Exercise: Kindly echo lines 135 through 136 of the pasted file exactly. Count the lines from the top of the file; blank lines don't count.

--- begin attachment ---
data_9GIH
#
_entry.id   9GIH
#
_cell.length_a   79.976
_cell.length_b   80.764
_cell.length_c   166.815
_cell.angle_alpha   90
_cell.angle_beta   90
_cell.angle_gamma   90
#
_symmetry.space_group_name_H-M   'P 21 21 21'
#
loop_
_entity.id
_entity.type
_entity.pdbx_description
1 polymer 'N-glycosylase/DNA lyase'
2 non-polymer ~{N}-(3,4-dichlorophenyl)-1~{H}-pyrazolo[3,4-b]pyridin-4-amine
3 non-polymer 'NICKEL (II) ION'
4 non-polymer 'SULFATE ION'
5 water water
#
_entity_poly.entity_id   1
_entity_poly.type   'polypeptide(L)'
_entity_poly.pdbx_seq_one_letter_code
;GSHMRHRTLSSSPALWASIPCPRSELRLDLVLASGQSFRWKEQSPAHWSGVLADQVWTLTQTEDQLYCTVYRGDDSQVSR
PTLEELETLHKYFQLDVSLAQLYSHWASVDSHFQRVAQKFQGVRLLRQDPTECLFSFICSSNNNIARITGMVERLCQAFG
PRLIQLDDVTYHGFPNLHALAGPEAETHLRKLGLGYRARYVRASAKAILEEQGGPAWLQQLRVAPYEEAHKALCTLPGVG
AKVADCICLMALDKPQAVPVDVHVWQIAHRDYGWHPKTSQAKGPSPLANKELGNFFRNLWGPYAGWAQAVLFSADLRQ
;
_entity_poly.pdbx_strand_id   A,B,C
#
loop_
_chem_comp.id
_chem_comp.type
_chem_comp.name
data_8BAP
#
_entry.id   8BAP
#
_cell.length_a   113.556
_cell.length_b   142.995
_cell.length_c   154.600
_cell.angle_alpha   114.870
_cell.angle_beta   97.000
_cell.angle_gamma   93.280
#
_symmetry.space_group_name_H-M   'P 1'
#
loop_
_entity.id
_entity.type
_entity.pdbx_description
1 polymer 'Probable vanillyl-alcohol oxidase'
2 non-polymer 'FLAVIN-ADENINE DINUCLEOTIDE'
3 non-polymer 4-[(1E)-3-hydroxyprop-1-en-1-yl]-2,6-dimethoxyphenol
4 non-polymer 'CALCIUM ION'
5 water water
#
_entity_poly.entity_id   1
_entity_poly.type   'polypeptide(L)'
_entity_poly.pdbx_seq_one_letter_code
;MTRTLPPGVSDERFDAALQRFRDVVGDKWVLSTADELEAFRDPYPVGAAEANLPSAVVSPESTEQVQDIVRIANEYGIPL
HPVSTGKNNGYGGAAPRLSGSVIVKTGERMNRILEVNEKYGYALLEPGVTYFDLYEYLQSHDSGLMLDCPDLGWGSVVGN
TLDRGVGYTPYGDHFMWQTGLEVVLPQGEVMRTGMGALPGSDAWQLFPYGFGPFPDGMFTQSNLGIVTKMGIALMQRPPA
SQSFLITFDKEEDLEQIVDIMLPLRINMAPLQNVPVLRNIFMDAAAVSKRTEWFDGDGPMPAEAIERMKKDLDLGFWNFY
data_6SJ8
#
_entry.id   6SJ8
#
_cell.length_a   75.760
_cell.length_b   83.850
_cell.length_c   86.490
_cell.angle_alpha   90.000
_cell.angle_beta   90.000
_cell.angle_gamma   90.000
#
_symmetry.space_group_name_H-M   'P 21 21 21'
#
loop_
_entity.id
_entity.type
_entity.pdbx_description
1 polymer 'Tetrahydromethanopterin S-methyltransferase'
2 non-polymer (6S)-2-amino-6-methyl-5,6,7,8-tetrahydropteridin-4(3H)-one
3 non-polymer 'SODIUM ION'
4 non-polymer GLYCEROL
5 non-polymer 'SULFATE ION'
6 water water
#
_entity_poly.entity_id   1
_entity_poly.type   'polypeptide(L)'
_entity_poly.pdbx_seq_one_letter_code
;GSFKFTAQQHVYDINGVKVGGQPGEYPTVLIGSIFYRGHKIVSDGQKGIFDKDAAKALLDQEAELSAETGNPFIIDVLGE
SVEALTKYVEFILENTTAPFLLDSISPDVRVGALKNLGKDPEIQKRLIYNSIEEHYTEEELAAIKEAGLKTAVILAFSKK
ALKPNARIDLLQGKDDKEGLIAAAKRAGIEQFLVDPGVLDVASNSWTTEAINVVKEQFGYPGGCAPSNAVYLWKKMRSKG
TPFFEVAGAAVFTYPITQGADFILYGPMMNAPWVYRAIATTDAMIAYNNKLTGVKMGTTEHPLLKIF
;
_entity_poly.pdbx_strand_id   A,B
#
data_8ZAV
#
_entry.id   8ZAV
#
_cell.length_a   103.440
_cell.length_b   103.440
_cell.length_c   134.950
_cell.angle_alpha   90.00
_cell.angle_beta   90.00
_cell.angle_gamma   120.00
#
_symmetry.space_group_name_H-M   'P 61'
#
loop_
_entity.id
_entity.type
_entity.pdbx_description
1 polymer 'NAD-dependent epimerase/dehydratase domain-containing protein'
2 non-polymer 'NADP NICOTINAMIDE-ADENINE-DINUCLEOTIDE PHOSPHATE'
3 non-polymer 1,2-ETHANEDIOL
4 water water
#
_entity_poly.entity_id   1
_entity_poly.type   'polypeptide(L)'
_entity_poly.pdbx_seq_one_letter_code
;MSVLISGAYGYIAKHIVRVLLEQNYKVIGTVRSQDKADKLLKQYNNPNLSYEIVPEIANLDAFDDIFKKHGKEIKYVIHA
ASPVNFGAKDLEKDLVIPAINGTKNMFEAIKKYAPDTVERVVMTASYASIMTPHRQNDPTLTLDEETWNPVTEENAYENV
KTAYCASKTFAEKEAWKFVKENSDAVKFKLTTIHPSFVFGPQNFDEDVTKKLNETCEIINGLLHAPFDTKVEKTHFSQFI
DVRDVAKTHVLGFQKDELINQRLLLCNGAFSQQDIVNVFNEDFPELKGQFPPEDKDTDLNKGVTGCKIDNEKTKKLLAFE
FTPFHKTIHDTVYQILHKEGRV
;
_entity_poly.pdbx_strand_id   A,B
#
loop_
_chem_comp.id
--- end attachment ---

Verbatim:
loop_
_chem_comp.id